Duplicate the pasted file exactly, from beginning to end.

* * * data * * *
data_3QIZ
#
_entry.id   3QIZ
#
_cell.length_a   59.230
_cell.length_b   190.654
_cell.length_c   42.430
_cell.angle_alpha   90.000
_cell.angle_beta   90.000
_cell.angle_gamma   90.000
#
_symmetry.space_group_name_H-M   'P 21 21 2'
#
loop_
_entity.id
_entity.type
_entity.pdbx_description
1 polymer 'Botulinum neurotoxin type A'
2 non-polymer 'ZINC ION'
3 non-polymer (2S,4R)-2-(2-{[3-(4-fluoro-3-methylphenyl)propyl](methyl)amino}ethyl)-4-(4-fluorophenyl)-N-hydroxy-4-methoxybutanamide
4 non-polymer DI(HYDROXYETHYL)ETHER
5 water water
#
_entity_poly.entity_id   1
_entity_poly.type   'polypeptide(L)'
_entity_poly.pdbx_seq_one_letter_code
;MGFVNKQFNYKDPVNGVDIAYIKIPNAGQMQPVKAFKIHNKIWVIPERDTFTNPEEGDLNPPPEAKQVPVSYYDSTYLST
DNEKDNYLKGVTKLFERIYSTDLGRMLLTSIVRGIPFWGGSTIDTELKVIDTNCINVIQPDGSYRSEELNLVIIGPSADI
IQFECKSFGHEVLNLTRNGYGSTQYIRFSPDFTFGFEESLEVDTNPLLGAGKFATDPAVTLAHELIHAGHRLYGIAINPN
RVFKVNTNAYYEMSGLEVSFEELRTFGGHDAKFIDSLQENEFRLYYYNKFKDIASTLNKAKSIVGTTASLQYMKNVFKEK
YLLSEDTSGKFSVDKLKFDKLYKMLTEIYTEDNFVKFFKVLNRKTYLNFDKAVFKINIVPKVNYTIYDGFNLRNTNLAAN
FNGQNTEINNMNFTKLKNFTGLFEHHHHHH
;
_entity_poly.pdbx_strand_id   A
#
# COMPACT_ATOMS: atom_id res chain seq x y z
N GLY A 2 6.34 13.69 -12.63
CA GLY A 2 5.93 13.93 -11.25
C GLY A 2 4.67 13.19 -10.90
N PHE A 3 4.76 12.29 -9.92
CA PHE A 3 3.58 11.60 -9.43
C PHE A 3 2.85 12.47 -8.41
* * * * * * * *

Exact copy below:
data_3QIZ
#
_entry.id   3QIZ
#
_cell.length_a   59.230
_cell.length_b   190.654
_cell.length_c   42.430
_cell.angle_alpha   90.000
_cell.angle_beta   90.000
_cell.angle_gamma   90.000
#
_symmetry.space_group_name_H-M   'P 21 21 2'
#
loop_
_entity.id
_entity.type
_entity.pdbx_description
1 polymer 'Botulinum neurotoxin type A'
2 non-polymer 'ZINC ION'
3 non-polymer (2S,4R)-2-(2-{[3-(4-fluoro-3-methylphenyl)propyl](methyl)amino}ethyl)-4-(4-fluorophenyl)-N-hydroxy-4-methoxybutanamide
4 non-polymer DI(HYDROXYETHYL)ETHER
5 water water
#
_entity_poly.entity_id   1
_entity_poly.type   'polypeptide(L)'
_entity_poly.pdbx_seq_one_letter_code
;MGFVNKQFNYKDPVNGVDIAYIKIPNAGQMQPVKAFKIHNKIWVIPERDTFTNPEEGDLNPPPEAKQVPVSYYDSTYLST
DNEKDNYLKGVTKLFERIYSTDLGRMLLTSIVRGIPFWGGSTIDTELKVIDTNCINVIQPDGSYRSEELNLVIIGPSADI
IQFECKSFGHEVLNLTRNGYGSTQYIRFSPDFTFGFEESLEVDTNPLLGAGKFATDPAVTLAHELIHAGHRLYGIAINPN
RVFKVNTNAYYEMSGLEVSFEELRTFGGHDAKFIDSLQENEFRLYYYNKFKDIASTLNKAKSIVGTTASLQYMKNVFKEK
YLLSEDTSGKFSVDKLKFDKLYKMLTEIYTEDNFVKFFKVLNRKTYLNFDKAVFKINIVPKVNYTIYDGFNLRNTNLAAN
FNGQNTEINNMNFTKLKNFTGLFEHHHHHH
;
_entity_poly.pdbx_strand_id   A
#
# COMPACT_ATOMS: atom_id res chain seq x y z
N GLY A 2 6.34 13.69 -12.63
CA GLY A 2 5.93 13.93 -11.25
C GLY A 2 4.67 13.19 -10.90
N PHE A 3 4.76 12.29 -9.92
CA PHE A 3 3.58 11.60 -9.43
C PHE A 3 2.85 12.47 -8.41